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Medical Care of the Irradiated Patient

last modified on: Mon, 03/04/2024 - 08:58

see also: Head and Neck Cancer Followup and Survivorship Clinic - Specifics


  1. Indications
    1. Primary radiotherapy
      1. Definitive course of treatment for early-stage cancer
      2. Definitive course of treatment for surgically less-assessable sites (eg, nasopharynx)
      3. Definitive course of treatment for medically inoperable or surgically unresectable patient
      4. Palliative course of treatment for advanced stage disease
    2. Preoperative (neoadjuvant radiotherapy)
      1. Borderline resectable disease
      2. Primary radiotherapy followed by a planned neck dissection for a small primary with large neck disease (>2 cm).
    3. Postoperative (adjuvant radiotherapy)
      1. Positive or close surgical margin
      2. Multiple involved lymph nodes
      3. Extracapsular extension
      4. Extensive capillary lymphatic space invasion
      5. Extensive perineural spread
      6. Locally advanced disease (T4)
      7. High-grade tumor (eg, parotid)
      8. Elective neck irradiation for high-risk patients
  2. Relative Contraindications
    1. Pregnancy
    2. Previous radiotherapy - re-irradiation may be indicated in selected cases


  1. Dental Evaluation
    1. For dentulous patients
      1. Thorough dental examination
      2. Panoramic and full series radiographs
      3. Dental photographs
      4. Caries control, restorative dentistry
      5. Dental prophylaxis, scaling, fluoride treatment, fluoride carrier preparation
      6. Extraction of unrestorable teeth
      7. Endodontics and periodontics
    2. For edentulous patients
      1. Panoramic radiograph to rule out intrabony pathology.
      2. Denture cleaning, polishing, and inspection to remove all potentially irritating areas of the dentures.
      3. Thorough cleaning of dentures to reduce denture-borne Monilia and the institution of an antifungal home care routine.
  2. Nutritional Support
    1. Dietitian consultation for nutritional counseling; especially for patients who need enteral nutrition.
    2. Prophylactic feeding tube placement for patients with advanced disease, compromised oral intake, and significant weight loss.


  1. Monitoring Radiotherapy
    1. Weekly weights and vital signs for evidence of malnutrition or dehydration.
    2. Weekly physical examination for acute radiation effects on the tumor and normal tissues:
      1. Tumoritis
      2. Disease regression or progression
      3. Inspection of the oral mucosa for mucositis and Candidiasis
      4. Monitoring the airway
      5. Cutaneous evaluation for evidence of desquamation or infection
      6. Monitoring all surgical sites for evidence of wound breakdown and fistula formation
    3. Weekly CBC in patients receiving combined chemo-radiotherapy or with pre-existing hematological disorders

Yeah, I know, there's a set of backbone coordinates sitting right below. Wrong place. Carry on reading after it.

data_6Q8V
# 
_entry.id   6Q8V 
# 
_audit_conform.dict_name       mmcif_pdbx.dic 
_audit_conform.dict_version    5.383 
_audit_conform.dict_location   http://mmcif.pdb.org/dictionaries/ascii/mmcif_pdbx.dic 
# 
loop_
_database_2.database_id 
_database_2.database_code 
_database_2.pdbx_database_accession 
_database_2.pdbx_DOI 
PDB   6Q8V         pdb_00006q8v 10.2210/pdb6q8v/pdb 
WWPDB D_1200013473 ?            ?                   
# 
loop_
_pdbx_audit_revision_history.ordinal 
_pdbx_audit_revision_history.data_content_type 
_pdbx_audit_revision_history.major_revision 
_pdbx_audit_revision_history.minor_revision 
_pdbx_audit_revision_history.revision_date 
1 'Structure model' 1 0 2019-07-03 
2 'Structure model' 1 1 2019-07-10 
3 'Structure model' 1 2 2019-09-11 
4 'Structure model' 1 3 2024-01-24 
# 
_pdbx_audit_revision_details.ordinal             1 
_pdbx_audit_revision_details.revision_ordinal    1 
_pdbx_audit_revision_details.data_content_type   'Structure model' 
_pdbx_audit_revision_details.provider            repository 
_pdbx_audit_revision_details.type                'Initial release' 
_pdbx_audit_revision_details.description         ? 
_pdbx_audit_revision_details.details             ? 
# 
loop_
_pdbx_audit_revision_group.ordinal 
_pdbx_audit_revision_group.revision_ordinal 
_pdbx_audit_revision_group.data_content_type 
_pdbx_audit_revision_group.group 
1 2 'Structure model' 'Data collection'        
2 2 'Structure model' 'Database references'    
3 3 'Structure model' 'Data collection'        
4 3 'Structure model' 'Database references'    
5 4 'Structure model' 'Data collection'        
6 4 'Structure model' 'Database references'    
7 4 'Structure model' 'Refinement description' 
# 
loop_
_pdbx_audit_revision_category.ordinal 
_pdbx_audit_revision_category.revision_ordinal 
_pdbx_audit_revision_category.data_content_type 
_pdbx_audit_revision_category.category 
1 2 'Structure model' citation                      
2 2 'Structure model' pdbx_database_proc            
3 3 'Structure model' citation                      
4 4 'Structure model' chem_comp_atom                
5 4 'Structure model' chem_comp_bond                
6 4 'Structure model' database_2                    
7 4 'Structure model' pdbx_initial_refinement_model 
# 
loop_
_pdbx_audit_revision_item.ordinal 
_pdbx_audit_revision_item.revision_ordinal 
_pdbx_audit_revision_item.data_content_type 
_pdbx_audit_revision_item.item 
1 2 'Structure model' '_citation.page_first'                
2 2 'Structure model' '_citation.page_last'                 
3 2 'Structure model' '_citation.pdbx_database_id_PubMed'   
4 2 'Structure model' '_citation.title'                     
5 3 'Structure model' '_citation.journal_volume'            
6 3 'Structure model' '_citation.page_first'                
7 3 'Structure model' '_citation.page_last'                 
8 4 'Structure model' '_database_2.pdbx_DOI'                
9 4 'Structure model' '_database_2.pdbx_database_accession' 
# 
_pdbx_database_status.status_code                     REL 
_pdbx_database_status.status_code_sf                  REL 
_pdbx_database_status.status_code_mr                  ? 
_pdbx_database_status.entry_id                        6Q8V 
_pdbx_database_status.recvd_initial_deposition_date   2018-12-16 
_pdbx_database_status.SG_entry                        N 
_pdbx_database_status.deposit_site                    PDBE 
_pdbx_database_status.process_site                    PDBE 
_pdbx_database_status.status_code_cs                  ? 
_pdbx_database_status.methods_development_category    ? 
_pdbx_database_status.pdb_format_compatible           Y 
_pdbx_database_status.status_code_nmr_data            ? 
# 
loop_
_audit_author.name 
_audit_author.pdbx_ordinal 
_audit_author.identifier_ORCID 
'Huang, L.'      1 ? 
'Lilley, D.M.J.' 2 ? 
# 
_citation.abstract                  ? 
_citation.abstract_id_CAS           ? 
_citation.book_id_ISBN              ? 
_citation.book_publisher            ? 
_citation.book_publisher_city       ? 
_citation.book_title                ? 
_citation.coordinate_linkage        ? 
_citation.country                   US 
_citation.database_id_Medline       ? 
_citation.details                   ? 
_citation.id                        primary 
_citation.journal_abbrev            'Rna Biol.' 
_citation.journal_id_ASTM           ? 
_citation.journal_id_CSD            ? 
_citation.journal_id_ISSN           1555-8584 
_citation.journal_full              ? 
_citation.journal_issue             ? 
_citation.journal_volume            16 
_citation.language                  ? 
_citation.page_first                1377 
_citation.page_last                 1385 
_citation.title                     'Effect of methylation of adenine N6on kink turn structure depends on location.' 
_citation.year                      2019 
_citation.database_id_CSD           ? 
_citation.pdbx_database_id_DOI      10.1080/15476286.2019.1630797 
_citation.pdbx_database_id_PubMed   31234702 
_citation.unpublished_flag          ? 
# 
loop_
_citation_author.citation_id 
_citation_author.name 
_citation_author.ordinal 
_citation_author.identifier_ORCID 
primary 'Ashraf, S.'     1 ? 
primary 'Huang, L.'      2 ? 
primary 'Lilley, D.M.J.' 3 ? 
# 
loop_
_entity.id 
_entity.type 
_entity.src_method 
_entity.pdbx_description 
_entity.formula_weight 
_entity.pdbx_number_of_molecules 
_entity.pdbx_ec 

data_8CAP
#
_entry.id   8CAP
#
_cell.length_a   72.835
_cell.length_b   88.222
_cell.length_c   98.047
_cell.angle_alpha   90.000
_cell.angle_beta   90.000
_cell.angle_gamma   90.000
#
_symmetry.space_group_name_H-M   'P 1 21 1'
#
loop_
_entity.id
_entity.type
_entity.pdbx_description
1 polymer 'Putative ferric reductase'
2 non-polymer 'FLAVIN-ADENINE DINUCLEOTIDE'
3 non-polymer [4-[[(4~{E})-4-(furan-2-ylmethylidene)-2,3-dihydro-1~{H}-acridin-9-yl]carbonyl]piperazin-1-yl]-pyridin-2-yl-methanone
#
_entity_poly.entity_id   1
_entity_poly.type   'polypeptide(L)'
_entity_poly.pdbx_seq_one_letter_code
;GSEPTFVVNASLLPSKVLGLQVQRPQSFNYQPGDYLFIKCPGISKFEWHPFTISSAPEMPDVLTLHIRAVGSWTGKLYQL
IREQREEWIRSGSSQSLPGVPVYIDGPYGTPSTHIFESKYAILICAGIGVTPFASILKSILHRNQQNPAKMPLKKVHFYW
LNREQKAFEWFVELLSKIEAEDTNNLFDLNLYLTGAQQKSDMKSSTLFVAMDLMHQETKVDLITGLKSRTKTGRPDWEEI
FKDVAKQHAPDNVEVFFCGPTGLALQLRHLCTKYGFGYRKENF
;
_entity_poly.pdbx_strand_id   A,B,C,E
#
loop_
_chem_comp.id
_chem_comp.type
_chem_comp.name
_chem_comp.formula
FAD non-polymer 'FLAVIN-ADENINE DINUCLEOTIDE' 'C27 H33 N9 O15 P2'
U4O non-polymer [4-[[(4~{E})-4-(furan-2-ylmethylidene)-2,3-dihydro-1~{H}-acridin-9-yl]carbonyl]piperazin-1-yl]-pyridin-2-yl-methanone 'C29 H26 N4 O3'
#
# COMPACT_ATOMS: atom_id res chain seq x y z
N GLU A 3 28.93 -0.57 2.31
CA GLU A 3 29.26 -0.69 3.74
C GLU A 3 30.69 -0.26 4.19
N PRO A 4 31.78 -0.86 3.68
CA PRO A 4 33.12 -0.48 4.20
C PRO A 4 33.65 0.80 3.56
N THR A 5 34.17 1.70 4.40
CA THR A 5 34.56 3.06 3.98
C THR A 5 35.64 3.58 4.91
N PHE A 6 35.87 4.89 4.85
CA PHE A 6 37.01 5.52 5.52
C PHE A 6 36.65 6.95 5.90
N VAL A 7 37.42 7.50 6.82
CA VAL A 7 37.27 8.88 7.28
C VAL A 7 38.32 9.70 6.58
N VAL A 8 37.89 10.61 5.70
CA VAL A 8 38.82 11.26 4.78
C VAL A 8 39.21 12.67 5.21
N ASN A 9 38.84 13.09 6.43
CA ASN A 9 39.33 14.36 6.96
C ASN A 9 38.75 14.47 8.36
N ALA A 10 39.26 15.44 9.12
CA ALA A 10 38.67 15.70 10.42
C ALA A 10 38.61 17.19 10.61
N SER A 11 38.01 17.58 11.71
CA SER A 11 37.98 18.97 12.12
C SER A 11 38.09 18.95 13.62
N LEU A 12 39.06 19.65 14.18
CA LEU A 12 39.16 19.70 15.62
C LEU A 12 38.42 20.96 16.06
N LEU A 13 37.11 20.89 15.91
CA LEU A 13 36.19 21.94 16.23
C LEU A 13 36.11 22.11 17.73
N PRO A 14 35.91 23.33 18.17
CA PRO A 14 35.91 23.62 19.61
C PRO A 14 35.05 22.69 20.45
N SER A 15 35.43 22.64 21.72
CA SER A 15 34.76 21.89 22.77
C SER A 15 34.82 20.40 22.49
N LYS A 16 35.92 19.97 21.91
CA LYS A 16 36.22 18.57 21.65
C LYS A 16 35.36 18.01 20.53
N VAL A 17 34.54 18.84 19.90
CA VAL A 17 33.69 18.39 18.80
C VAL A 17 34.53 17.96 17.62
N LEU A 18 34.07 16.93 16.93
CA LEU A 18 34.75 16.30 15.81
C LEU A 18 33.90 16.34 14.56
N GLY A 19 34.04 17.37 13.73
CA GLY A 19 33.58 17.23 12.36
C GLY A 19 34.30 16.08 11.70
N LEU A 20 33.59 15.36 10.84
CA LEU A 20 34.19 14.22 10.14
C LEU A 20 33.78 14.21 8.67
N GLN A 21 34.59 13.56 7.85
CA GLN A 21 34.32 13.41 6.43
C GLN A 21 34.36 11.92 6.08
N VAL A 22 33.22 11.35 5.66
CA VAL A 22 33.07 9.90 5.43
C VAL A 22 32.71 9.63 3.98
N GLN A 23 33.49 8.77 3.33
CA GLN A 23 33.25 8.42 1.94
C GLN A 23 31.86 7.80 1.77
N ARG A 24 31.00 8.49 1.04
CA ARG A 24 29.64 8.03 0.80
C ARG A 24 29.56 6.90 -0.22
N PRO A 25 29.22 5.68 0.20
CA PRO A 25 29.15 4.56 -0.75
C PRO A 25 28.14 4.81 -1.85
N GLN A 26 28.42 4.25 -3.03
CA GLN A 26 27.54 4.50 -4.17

2. Management of Radiation Side Effects
    1. Oral mucositis
      1. Expected to occur near the end of second week of radiotherapy
      2. Often times presents with progressive severity
      3. Begins to resolve a few days after cessation of irradiation
      4. Severity may be magnified by concomitant chemotherapy, smoking, and superimposed infection (eg, Candidiasis, herpes, etc)
      5. Treatment
        1. Abstain from smoking
        2. Maintain good oral hygiene
        3. Encourage daily mouth care with salt and baking soda mouth rinse (1 tablespoon salt and baking soda mixed with 1 quart of water Q4-6 times daily)
        4. Avoid hot, acidic, spiced, coarse, and dry foods
        5. Avoid alcohol and caffeine
        6. Pain control (Tylenol with codeine or morphine elixir, or 2% viscous xylocaine)
        7. Special mouthwash swish and swallow 10 to 15 cc Q4-6H. Should retain in mouth for 3 minutes prior to swallow. There are a variety of formulations. The following is the Magic Mouthwash used in the past at the University of Iowa: 2% carboxymethyl cellulose, 12,000 units per ml nystatin, 1.25 mg per ml diphenhydramine, and 0.2 mg per ml hydrocortisone
          1. Also:
            1. Equal parts of nystatin 50,000 units per cc, diphenhydramine 5 mg per ml
            2. Equal parts of nystatin 50,000 units per cc, diphenhydramine 5 mg per ml, liquid Maalox and 4% lidocaine
            3. Equal parts of nystatin 50,000 units per cc, diphenhydramine 5 mg per ml, hydrocortisone 1.0 mg per ml, 8% carboxymethyl cellulose, and tetracycline 25 mg per ml
        8. Both topical and systemic treatments are available, and they can be used together for oral Candidiasis. Nystatin suspension is the classic topical treatment, but it has no prophylactic activity. Among systemic treatment, fluconazole (50 mg qd x 7 to 14 days) is possibly more effective than traditional treatments, such as nystatin and ketaoconazole.
        9. For more in depth contemporary discussion: Therapeutic Agents for Oral Mucosal Disease Treatment StrategiesTherapeutic Agents for Oral Candidiasis, Thrush, Candida, Oral Thrush
    2. Special care for tracheostoma
      1. No metal tubes during treatment (radiation scattering effect).
      2. Silastic stoma stents, airlon, or plastic tracheotomy cannula should be used.
      3. If possible, no tubes are preferable as their use may reduce some of the skin-sparing effects of high-energy radiotherapy.
    3. Skin care
      1. Radiation dermatitis and desquamation occur during the later phases of radiotherapy.